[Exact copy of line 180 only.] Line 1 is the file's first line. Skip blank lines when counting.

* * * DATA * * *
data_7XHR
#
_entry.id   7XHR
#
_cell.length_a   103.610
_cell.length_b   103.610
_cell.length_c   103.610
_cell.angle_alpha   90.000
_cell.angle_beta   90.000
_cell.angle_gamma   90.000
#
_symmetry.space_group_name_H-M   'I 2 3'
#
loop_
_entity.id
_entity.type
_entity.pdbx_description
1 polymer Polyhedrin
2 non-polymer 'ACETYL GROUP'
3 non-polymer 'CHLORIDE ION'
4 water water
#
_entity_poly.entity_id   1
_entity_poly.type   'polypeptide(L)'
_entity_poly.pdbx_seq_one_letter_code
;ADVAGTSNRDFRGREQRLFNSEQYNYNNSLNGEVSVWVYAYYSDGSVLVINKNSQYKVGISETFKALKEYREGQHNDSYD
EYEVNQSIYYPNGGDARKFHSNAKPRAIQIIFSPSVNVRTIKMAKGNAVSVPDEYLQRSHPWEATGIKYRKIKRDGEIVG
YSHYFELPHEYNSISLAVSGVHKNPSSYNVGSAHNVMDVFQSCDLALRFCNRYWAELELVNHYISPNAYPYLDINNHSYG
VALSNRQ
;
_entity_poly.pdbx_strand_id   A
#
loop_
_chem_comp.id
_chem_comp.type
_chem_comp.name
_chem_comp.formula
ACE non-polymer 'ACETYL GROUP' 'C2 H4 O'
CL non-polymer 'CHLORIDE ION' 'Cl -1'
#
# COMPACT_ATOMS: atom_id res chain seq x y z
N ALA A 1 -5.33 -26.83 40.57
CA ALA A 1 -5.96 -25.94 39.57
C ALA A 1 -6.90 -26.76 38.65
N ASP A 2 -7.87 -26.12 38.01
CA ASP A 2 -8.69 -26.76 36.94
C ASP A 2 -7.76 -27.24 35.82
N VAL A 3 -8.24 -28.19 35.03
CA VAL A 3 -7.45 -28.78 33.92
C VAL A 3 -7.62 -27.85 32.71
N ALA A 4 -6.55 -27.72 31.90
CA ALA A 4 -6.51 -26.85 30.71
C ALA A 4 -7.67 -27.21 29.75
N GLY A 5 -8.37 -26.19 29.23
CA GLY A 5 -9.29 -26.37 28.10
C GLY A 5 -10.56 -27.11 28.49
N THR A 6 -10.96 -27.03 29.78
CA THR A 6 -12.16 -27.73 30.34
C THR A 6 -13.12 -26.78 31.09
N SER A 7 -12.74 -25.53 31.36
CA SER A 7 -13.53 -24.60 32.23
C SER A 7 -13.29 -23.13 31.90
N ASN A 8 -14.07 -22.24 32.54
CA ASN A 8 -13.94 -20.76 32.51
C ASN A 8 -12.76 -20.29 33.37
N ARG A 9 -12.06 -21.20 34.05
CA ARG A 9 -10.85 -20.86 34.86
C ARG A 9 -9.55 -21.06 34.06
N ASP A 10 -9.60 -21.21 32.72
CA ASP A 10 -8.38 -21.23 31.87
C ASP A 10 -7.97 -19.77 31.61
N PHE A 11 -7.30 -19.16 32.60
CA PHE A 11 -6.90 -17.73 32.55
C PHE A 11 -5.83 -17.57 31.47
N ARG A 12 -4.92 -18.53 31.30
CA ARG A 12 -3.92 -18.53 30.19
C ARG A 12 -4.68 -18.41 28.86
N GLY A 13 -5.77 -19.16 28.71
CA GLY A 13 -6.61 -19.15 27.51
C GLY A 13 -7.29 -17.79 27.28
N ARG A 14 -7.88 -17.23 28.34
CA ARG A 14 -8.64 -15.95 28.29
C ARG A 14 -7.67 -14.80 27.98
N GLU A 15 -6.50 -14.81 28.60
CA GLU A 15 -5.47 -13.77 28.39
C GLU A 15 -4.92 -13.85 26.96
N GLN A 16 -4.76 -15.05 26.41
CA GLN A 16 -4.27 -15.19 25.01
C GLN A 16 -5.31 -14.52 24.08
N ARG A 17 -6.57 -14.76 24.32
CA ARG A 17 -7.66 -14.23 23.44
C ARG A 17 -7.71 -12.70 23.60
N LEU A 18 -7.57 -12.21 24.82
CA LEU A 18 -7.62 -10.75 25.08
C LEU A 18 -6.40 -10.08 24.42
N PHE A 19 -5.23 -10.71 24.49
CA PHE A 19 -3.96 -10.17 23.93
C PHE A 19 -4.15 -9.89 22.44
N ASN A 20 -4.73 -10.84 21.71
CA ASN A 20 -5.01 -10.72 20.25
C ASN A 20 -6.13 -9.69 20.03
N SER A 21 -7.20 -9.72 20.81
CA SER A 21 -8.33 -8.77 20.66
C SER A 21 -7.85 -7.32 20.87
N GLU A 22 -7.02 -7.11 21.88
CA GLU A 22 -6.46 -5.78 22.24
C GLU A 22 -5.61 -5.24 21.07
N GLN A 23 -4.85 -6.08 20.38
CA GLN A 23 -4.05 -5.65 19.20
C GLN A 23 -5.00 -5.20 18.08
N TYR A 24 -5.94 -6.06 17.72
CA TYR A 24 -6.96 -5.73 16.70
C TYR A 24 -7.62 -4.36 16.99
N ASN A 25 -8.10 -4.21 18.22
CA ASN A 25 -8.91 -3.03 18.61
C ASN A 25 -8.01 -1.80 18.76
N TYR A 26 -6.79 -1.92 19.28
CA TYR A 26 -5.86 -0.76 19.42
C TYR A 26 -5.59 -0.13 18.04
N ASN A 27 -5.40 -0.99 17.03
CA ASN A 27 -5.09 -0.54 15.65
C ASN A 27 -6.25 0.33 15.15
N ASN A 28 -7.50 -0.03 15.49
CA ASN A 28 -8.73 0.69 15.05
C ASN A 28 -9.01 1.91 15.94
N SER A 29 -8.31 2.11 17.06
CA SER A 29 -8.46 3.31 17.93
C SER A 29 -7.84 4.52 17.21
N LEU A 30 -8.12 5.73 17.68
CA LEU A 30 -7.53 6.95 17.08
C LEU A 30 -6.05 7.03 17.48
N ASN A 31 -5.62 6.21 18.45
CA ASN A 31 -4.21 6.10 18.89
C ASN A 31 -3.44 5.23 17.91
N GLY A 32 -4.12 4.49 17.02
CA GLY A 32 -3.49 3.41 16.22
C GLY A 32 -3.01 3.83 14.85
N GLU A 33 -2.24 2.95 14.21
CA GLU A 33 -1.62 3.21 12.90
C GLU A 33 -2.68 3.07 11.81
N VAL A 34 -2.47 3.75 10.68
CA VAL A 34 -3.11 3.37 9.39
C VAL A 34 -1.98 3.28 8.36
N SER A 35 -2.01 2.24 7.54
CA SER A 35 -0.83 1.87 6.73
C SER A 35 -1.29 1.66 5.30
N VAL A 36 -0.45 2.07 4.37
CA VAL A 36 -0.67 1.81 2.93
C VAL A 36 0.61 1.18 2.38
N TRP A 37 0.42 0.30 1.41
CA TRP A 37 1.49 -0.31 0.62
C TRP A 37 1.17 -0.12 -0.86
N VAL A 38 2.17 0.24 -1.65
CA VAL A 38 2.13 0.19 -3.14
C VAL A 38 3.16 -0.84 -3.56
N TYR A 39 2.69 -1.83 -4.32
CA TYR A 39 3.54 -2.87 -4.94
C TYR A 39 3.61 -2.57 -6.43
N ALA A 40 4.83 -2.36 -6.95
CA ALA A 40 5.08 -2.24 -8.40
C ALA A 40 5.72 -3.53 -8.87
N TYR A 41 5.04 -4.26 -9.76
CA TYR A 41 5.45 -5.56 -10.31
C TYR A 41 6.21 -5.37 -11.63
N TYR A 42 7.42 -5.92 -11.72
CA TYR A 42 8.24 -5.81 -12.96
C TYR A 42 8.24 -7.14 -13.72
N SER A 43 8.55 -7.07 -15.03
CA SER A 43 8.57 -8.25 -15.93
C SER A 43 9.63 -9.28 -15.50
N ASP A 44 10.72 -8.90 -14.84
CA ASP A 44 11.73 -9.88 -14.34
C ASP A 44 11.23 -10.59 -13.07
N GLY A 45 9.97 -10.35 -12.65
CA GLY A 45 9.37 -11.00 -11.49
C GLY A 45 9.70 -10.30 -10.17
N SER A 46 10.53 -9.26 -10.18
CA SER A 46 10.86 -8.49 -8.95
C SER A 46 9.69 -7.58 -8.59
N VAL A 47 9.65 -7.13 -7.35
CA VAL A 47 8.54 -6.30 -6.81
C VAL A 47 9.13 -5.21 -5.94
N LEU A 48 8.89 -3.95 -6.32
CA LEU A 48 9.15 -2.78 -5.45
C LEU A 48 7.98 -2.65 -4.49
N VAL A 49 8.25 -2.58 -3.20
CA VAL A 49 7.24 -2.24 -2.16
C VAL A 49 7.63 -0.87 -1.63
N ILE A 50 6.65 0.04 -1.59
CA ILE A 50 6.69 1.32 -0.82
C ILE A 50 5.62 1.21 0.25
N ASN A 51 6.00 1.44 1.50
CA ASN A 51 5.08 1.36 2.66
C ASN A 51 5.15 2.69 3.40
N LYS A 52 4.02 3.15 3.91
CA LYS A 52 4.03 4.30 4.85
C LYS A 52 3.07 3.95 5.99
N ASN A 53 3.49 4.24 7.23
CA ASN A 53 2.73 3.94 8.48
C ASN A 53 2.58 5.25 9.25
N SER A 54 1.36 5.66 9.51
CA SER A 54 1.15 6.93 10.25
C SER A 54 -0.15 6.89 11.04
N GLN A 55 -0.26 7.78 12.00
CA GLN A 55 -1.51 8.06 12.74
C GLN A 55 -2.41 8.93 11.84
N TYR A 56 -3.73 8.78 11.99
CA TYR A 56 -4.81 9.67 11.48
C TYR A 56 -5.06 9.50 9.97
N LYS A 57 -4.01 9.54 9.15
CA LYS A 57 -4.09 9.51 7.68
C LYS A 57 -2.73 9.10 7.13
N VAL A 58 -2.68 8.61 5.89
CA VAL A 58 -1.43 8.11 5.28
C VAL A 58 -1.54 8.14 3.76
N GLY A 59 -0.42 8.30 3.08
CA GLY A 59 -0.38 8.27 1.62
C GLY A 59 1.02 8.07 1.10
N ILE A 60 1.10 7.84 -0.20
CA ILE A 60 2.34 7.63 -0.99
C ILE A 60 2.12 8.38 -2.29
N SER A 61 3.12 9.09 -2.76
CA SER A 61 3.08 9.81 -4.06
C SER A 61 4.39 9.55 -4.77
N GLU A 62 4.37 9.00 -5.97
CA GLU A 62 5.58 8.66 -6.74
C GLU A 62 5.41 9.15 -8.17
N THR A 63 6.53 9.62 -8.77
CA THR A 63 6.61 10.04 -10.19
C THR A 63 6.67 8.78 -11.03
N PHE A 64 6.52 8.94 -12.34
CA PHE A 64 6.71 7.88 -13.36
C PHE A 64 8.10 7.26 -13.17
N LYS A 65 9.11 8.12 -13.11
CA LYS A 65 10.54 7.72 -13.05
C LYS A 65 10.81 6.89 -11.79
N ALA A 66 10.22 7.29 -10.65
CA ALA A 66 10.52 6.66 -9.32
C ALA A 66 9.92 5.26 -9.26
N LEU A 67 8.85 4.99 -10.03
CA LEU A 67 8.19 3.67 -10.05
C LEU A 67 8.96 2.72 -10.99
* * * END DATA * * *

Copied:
N VAL A 47 9.65 -7.13 -7.35